Online, via Zoom
This series of online talks by the Whitney’s Joan Tisch Teaching Fellows highlights works in the Museum's collection to illuminate critical topics in American art from 1900 to the present. During each thirty-minute session, participants are invited to comment and ask questions through a moderated chat.
This session looks at the ways contemporary Black artists draw on collective memory to play with, challenge, and transform notions of identity. We will consider several recent exhibitions and performances at the Whitney including projects by Kevin Beasley and Jason Moran, as well as works from the collection by Cauleen Smith, Ja’Tovia Gary, and Tomashi Jackson. We will explore how these artists subvert the canon of American art and culture.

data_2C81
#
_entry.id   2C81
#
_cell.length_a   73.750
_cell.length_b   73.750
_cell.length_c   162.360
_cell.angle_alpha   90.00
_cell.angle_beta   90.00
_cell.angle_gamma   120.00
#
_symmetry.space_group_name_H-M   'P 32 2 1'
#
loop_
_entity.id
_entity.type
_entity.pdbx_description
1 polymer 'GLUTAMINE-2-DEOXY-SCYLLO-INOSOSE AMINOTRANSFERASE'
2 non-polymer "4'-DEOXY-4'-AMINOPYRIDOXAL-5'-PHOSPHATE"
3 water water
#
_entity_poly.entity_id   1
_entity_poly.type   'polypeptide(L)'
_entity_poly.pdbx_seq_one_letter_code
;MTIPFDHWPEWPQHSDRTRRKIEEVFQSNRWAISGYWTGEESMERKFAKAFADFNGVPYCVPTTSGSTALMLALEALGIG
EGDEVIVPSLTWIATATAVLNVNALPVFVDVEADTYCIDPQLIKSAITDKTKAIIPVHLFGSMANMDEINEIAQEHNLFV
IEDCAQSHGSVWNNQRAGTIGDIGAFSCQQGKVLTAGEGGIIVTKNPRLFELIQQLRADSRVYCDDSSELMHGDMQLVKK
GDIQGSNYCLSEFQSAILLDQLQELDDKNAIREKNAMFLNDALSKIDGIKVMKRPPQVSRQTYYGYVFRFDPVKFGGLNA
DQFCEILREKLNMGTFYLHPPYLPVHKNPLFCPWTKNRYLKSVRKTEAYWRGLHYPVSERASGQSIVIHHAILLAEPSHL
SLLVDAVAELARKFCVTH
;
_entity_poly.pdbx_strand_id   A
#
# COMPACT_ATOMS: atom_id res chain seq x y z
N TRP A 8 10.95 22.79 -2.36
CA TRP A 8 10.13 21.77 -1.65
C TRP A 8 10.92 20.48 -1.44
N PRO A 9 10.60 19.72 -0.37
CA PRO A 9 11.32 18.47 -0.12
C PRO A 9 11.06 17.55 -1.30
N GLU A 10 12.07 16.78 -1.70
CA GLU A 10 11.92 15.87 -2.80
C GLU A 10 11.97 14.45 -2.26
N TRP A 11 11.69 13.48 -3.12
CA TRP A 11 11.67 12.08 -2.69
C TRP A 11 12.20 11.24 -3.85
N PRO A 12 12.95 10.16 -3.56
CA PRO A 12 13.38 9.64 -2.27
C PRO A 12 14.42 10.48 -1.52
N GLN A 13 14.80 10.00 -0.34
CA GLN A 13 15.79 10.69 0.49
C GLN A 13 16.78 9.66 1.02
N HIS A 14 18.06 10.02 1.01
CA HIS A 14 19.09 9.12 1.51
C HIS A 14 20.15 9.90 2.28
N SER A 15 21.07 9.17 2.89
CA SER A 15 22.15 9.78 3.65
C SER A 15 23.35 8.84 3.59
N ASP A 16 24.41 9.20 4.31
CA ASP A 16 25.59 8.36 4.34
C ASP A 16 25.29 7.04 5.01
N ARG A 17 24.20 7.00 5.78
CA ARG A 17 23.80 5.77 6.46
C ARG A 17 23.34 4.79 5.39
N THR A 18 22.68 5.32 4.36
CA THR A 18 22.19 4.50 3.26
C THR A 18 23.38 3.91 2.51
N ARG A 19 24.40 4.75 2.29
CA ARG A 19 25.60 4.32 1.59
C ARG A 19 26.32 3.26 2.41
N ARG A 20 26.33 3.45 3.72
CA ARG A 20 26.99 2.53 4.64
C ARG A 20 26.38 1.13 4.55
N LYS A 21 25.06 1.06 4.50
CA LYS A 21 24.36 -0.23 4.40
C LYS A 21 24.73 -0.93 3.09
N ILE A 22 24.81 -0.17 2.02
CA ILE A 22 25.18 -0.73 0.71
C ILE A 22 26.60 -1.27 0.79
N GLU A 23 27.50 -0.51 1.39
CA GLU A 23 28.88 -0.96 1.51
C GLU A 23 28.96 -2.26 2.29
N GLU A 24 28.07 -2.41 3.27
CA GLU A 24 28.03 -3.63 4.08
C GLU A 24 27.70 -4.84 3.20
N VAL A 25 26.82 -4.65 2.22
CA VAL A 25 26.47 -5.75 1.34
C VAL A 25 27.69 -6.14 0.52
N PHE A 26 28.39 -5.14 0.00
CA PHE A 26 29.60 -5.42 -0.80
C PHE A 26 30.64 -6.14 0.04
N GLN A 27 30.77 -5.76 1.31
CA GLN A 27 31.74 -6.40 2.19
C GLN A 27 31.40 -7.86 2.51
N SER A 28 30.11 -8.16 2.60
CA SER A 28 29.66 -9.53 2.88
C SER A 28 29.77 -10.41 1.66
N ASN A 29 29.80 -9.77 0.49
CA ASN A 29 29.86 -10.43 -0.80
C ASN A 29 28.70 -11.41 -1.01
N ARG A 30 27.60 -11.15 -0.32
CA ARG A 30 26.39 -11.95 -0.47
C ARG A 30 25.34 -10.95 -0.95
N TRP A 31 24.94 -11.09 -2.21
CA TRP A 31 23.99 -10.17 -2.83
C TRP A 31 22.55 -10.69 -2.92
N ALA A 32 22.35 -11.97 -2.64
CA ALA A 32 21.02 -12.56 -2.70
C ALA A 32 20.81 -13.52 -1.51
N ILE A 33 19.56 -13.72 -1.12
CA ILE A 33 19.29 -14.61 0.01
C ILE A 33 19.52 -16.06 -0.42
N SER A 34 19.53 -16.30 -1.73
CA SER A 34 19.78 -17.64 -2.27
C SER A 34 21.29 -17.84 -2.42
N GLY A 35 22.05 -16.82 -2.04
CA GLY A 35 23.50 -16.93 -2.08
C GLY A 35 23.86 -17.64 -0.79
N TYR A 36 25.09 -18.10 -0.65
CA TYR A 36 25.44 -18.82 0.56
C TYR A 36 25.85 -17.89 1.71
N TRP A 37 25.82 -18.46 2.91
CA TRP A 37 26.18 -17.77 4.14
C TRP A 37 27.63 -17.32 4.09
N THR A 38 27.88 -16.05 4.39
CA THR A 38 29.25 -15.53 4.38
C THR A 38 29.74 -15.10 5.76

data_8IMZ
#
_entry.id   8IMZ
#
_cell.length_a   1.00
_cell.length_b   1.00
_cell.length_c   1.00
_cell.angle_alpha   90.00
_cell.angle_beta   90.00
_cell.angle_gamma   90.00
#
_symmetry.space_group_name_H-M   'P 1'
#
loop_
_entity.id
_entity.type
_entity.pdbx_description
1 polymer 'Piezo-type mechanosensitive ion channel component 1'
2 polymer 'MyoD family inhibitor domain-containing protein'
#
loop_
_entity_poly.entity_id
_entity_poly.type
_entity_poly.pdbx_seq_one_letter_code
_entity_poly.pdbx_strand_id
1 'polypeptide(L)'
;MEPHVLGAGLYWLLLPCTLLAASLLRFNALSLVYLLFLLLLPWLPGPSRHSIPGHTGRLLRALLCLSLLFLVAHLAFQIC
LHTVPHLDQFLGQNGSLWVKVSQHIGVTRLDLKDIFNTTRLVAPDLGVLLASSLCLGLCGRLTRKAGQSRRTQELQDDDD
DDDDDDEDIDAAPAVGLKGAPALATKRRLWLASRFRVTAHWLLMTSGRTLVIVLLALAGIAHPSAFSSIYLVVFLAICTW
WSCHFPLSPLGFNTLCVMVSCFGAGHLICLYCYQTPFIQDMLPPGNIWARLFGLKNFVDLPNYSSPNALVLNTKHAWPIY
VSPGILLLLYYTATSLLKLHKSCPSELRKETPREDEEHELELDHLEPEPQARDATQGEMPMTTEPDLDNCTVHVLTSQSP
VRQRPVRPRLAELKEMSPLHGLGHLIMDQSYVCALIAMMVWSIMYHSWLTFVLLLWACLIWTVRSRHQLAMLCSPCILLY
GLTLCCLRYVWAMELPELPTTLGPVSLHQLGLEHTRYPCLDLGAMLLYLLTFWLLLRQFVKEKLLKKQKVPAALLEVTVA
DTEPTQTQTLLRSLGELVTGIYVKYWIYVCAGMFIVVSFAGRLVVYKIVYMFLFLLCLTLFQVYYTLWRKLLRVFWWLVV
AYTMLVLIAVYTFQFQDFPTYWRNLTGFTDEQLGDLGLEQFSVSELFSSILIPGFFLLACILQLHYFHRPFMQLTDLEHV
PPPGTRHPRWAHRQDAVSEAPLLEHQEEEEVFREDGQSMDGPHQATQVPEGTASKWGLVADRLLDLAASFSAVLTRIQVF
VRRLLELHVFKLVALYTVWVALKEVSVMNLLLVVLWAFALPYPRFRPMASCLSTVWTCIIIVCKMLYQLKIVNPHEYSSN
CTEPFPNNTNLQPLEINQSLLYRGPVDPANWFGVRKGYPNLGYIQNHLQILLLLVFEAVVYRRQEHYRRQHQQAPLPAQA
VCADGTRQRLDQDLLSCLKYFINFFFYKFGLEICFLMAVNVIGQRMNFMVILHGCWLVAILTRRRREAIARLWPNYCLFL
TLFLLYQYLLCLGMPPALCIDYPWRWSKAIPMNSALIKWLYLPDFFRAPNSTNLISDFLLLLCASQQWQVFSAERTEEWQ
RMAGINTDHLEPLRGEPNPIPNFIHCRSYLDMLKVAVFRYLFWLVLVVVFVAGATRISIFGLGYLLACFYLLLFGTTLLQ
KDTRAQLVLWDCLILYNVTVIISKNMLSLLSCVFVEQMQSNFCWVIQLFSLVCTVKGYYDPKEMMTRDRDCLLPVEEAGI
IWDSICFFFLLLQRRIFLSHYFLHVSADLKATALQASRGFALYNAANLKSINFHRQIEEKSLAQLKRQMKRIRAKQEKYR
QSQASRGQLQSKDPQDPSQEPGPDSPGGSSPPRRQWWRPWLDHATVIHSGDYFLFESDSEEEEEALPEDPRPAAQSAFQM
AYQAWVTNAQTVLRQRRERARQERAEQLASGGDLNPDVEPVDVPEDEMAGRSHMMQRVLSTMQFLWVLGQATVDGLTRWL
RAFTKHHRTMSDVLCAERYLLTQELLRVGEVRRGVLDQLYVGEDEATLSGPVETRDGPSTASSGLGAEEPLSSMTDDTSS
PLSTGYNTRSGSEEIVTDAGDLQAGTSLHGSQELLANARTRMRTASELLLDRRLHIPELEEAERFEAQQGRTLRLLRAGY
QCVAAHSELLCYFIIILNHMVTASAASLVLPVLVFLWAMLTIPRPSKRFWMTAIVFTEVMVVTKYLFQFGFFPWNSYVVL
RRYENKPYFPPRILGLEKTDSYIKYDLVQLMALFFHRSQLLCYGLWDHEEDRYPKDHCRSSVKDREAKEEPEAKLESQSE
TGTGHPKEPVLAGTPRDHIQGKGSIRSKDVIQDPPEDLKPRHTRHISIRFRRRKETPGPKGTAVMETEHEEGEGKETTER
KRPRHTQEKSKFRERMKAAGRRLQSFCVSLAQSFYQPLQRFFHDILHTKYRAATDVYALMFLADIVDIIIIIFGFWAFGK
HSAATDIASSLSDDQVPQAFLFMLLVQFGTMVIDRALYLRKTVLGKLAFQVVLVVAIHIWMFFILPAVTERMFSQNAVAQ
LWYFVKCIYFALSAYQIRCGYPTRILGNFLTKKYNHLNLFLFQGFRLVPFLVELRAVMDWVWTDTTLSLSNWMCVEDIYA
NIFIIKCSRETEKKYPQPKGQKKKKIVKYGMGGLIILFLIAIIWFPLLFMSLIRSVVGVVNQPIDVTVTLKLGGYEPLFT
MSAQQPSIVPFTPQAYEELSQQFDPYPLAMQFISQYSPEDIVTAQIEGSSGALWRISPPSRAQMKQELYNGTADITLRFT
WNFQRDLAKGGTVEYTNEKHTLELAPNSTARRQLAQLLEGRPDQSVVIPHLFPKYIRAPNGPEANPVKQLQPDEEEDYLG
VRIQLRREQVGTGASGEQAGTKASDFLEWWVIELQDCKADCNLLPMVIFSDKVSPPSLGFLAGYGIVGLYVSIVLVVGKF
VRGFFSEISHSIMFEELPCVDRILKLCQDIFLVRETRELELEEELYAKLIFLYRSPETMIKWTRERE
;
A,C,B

Ayanna Dozier is an artist, lecturer, curator, and PhD Candidate at McGill University. Her dissertation, Mnemonic Aberrations, examines the formal and narrative aesthetics in Black feminist experimental short films in the United Kingdom and the United States. She is the author of the forthcoming 33 1/3 book on Janet Jackson’s The Velvet Rope. She is currently a Joan Tisch Teaching Fellow at the Whitney and a lecturer in the Department of Communication and Media Studies at Fordham University.
Free with registration.
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